By Debra Minor Wilson
Times West Virginian
You could call Debbie Cooper a scrappy kind of person.
She wouldn’t mind. She’s been that way for a long time.
She belongs to a group of scrapbookers called The Scrap-A-Lattes. They have been meeting once a month for a “crop.”
No, they’re not farmers. This is just a gathering of scrapbookers.
“It is very much like an updated version of the old quilting bees,” she said. “Some of us have been together since 2005 when we started scrapping with a few friends at church or in someone’s home once a week.”
By 2006, the group had started growing, “thanks to Fairmont State/Pierpont, when they were looking for someone to teach scrapbook classes as part of their community education courses. They let us hold our monthly crops in their building downtown and we ‘scrapped’ there until May 2009.”
Because of a scheduling conflict, the group had to find another location. They found a more permanent spot at the Eldora United Methodist Church multipurpose room. They meet there usually at 9:30 a.m. on the third Saturday of the month, but that can change with the church’s schedule.
“It’s usually about midnight by the time we finish up and clean the church,” she said.
“Yes, we really do scrapbook all day. And often we wish we didn’t have to quit then.”
There’s more to scrapbooking than most people think.
“When you say the word ‘scrapbooking,’ most people think, ‘Oh, you put pictures in an album.’ Well, yeah, we do, but we do so much more. Sometimes the layouts get ‘blinged out’ with rhinestones, jewels or glitter, ribbon and stickers.
“My personal favorites are brads and eyelets. I love them so much I put 185 on one layout.
“And we use flowers. But not real ones. Well, I guess some people might use real ones,” she said with a laugh.
“Attending crops is a great way to share new ideas with other ‘scrappers,’” she said.
“When we are struggling a little with a layout, there is always someone who can help out. Need a specific kind or color of paper? Someone will probably have it.
“Heard about the latest and greatest new scrapbooking product? We share the info with everyone.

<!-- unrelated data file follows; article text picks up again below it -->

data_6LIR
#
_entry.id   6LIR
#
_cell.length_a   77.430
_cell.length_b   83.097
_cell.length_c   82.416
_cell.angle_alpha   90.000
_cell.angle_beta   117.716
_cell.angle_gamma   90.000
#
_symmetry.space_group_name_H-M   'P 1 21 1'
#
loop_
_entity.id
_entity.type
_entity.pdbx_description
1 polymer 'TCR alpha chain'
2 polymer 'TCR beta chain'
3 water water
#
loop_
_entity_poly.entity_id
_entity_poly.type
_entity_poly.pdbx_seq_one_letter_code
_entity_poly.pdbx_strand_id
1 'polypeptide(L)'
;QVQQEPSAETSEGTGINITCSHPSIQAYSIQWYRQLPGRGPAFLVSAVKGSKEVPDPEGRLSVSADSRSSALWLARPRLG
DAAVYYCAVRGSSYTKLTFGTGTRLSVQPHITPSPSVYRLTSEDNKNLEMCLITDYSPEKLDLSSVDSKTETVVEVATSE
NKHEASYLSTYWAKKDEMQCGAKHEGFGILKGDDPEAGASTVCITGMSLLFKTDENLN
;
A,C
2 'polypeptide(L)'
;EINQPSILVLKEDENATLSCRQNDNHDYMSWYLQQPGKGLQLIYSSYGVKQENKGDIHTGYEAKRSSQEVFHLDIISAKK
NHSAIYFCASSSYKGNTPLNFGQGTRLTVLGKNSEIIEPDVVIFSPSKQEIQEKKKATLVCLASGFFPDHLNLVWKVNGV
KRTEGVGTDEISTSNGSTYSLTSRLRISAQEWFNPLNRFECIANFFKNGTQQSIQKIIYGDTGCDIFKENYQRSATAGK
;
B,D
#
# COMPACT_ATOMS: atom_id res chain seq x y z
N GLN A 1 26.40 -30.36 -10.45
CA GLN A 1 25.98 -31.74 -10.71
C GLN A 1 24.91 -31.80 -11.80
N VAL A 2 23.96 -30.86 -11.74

“Don’t have that tool you need to do something? We’ll share ours.
“We love to meet new scrappers. A crop is not a class, but we are happy to help anyone who would like to learn about scrapbooking.
“We bring so much stuff that it looks like we are moving in when we come even for just a one-day crop. Everyone has their own style or method of scrapping, too. Some are chronological scrappers and wouldn’t even dream of scrapping the Fourth of July before Christmas. Some jump around and work on whatever subject they want to and others may work on a specific event album until it is done before moving on to another one (for example, a Disney vacation album).”
In addition to making something to treasure, the scrappers grow friendships to treasure.
“Scrapping isn’t restricted to women,” Cooper said. “We actually had a male scrapbooker who attended for a while before moving away. We usually do some kind of food theme for the day and we all bring a potluck dish that fits with the theme. Last month we all brought a new recipe from Pinterest, since that seems to be a new obsession for us scrapbookers, too.”
They also love to gas up the car and take road trips to local scrapbook and art supply stores.
“And we’ve attended many weekend retreats. The retreats are a favorite for us. Instead of just one Saturday to scrapbook, we have a whole weekend. In May, we are renting a cabin that is set up for scrapbookers for a four-day retreat in the Eastern Panhandle.”
It’s easy to see that scrapbooking is more than just a hobby for her.
“As you can tell, it is a passion. But not only that, it’s a good way to preserve those pictures and leave a legacy for our children and their children and so on,” she said.
“One more thing,” she said.
“Scrapbooking is not just a local or U.S. hobby. People from all over the world participate in crops/retreats, and when we get together and meet new scrap groups, it’s usually like we have always known each other.”
Email Debra Minor Wilson at firstname.lastname@example.org.